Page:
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Sibos 2022: Payments trends, from 2020 – 2023

Sibos 2022: Payments trends, from 2020 – 2023

Hannah Wallace, head of FinextraTV, took to the stage at Sibos 2022 in Amsterdam to interview Manish Kohli, global head of global payments solutions at HSBC, about the latest payments innovations, what is impacting the financial services industry on a global scale and how banks can support the evolving needs of the customers.

Kohli looked back on the Covid-19 pandemic and highlighted that he felt proud that banks were able to continue running at the pace and scale that they did – in “contingency mode.” He added that “we all demonstrated resilience and that raised the bar of how we now define what good looks like, and that’s become a regulatory expectation.”

In 2020, resilience came before with digitisation. Kohli described this period of the most recent crisis where banks were able to “develop new business models and do them at a fairly rapid pace to keep the flow of goods and services going. That has been an irreversible trend and as I look forward into the future, I do feel that trend is only going to accelerate and more customers that continue to operate traditional business models are also looking at the successes of digitisation and are looking to emulate them.”

After resilience and digitisation, banks showed adaptability and flexibility. Wallace posed a question to Kohli about the transition from work from office to work from home and how it forced financial institutions to change multiple policies, procedures and made them digital ready in a day. Banks changed their minds about processes overnight, but the technologies that made this possible have been around for years, and in some cases, decades.

In Kohli’s view, the single most impactful technology was APIs. APIs became more than a method of communication between clients and new business models were created. “Our clients are going through a once in a generation change and we’re seeing change across existing business models and adoption of more use cases.” Alongside this, there is a renewed focus on automation and centralisation of smarter treasury models and platform companies now looking to offer financial services as an extension to their core capabilities.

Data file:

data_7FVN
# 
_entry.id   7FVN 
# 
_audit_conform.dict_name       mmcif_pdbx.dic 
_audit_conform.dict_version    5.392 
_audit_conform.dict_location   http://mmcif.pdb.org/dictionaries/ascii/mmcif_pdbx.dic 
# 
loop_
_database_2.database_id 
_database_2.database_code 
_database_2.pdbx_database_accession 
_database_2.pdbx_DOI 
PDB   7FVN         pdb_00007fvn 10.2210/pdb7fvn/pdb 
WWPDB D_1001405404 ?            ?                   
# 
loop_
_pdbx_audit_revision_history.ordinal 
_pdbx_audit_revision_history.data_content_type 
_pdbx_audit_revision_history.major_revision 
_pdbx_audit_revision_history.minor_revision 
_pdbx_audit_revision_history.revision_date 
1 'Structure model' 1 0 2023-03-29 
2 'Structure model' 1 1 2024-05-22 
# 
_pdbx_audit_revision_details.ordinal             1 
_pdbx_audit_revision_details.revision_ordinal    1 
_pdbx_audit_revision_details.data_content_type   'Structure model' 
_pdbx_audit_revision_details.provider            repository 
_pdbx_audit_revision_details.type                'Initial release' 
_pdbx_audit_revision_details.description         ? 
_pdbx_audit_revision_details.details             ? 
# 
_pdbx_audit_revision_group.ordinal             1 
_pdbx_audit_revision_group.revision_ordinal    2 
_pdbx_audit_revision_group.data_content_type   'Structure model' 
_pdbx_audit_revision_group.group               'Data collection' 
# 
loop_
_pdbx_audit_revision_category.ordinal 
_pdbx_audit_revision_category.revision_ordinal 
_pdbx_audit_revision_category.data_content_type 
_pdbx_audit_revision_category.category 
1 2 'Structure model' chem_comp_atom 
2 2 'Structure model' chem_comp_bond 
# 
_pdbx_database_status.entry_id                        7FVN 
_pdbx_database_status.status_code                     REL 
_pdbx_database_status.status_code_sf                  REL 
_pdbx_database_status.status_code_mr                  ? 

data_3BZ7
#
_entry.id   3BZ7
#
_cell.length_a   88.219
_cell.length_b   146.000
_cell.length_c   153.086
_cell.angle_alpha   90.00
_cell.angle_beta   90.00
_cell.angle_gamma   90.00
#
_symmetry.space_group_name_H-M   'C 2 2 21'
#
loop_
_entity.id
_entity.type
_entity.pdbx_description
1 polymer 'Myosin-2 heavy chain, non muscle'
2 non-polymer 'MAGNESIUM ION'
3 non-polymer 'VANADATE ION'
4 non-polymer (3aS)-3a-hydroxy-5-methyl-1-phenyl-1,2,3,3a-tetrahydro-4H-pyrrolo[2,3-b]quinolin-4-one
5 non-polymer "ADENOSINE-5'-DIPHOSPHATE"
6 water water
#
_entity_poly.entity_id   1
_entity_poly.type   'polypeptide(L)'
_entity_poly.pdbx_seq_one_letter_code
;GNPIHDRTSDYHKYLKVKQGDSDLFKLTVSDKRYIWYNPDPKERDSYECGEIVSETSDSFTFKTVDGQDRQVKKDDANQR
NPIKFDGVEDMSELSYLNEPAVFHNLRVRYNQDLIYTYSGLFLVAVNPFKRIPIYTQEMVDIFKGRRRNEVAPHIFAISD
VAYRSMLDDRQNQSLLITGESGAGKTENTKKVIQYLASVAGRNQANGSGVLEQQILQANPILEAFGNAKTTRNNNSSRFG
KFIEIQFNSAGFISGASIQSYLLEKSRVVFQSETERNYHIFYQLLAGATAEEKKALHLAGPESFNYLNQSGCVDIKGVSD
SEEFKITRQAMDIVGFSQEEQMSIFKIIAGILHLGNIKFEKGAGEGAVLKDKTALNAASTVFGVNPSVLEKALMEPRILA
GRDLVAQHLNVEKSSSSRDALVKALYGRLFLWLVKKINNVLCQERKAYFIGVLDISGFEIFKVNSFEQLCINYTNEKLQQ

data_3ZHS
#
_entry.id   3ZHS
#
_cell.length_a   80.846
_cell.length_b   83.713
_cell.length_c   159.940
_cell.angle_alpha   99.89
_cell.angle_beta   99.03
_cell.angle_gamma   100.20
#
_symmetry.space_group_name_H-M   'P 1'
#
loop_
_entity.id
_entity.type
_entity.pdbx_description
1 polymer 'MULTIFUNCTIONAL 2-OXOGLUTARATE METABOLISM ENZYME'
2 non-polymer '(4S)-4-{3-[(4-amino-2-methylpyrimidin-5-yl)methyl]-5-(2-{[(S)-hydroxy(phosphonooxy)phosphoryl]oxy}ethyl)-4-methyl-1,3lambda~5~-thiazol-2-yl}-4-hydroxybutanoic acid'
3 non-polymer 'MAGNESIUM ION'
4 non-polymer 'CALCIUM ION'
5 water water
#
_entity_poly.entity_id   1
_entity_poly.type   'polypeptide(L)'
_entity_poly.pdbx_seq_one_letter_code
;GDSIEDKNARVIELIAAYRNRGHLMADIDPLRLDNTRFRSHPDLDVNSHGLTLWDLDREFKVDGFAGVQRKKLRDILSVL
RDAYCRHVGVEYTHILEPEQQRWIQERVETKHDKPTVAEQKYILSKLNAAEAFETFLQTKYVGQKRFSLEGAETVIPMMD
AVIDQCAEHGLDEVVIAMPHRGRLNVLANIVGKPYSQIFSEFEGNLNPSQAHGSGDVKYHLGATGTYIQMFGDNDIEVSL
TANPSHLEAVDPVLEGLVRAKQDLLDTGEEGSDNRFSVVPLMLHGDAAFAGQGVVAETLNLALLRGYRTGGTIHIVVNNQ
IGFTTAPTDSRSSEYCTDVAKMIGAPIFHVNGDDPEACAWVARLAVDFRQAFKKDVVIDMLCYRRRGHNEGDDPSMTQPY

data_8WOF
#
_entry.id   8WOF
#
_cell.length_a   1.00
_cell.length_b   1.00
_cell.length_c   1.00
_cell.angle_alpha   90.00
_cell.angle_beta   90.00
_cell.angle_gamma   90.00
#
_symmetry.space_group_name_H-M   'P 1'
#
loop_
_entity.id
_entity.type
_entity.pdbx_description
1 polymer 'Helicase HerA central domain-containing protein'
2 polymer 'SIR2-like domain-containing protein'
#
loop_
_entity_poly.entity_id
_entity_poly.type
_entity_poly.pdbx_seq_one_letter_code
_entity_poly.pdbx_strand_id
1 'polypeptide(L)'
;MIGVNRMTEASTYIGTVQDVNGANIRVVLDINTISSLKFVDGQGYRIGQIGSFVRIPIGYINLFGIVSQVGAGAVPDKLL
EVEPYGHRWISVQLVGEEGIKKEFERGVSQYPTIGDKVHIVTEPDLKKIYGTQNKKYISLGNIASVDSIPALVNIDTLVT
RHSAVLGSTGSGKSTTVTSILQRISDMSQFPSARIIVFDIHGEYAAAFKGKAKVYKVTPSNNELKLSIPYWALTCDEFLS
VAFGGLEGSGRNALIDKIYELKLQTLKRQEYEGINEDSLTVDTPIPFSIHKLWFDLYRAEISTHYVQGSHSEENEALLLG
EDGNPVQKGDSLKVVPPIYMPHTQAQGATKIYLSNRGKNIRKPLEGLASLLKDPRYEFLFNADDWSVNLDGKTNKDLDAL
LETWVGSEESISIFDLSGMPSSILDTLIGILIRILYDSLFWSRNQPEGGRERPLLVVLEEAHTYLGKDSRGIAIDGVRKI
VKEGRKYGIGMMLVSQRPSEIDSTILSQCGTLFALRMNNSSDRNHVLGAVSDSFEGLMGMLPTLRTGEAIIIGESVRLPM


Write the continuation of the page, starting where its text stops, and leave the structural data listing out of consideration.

The pace of innovation has led to challenges emerging, and while historically banks have been built on analogue business models and batch-based systems and dealing with high-value payments at a high volume in blocks of transactions, rather than micro-payments, Kohli believes that there is a disconnect between the pace of innovation within the industries that they serve and the pace of innovation within the banks.

“That has caused a little bit of a dislocation and we're now seeing banks collaborate and partner. If I look into the future, I'd say that while banks are going to continue to invest in building proprietary capabilities to meet the needs of the industry, I can speak for ourselves that we alone will not be able to make the right investment and at the right time. That is why we will continue to look at fintechs and partnerships in a very different way.”

Wallace highlighted that collaboration had been a common thread across the four days of Sibos, and Kohli expanded on this point, explaining that with the entrepreneurial spirit that fintech firms have is a good match for a traditional bank’s capital, capacity and history with customers. “These are not conflicting capabilities, and it is encouraging that some of the rhetoric of banks vs. fintechs have died down and it’s become more about collaboration.”

As a concluding question, Wallace asked Kohli to summarise where how banking will evolve in the near term amid economic uncertainty. “History has taught us that the relevance and the role of banks will become more and more prominent. For banks to deliver on this, we must mirror the pace of innovation of the industries we serve, especially the new economy and digital customers.”

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